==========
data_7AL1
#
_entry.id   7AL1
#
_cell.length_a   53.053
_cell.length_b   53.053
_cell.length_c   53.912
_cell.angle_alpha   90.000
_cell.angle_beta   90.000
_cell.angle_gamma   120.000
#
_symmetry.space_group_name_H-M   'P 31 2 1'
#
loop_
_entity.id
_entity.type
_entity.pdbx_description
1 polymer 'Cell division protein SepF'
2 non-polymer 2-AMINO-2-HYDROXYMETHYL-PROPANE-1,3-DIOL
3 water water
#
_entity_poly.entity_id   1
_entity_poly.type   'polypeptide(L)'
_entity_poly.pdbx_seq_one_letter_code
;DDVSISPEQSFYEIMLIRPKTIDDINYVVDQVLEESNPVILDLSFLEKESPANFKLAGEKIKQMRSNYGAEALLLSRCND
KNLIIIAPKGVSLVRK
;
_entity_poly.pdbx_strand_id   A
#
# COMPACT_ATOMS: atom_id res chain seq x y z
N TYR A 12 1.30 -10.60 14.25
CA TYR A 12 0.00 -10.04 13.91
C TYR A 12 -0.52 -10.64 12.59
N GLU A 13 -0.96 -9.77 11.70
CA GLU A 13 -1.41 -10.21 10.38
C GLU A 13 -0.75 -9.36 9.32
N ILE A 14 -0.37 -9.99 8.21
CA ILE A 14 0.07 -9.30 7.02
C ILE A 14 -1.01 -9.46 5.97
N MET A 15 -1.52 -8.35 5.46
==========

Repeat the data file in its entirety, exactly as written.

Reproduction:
data_7AL1
#
_entry.id   7AL1
#
_cell.length_a   53.053
_cell.length_b   53.053
_cell.length_c   53.912
_cell.angle_alpha   90.000
_cell.angle_beta   90.000
_cell.angle_gamma   120.000
#
_symmetry.space_group_name_H-M   'P 31 2 1'
#
loop_
_entity.id
_entity.type
_entity.pdbx_description
1 polymer 'Cell division protein SepF'
2 non-polymer 2-AMINO-2-HYDROXYMETHYL-PROPANE-1,3-DIOL
3 water water
#
_entity_poly.entity_id   1
_entity_poly.type   'polypeptide(L)'
_entity_poly.pdbx_seq_one_letter_code
;DDVSISPEQSFYEIMLIRPKTIDDINYVVDQVLEESNPVILDLSFLEKESPANFKLAGEKIKQMRSNYGAEALLLSRCND
KNLIIIAPKGVSLVRK
;
_entity_poly.pdbx_strand_id   A
#
# COMPACT_ATOMS: atom_id res chain seq x y z
N TYR A 12 1.30 -10.60 14.25
CA TYR A 12 0.00 -10.04 13.91
C TYR A 12 -0.52 -10.64 12.59
N GLU A 13 -0.96 -9.77 11.70
CA GLU A 13 -1.41 -10.21 10.38
C GLU A 13 -0.75 -9.36 9.32
N ILE A 14 -0.37 -9.99 8.21
CA ILE A 14 0.07 -9.30 7.02
C ILE A 14 -1.01 -9.46 5.97
N MET A 15 -1.52 -8.35 5.46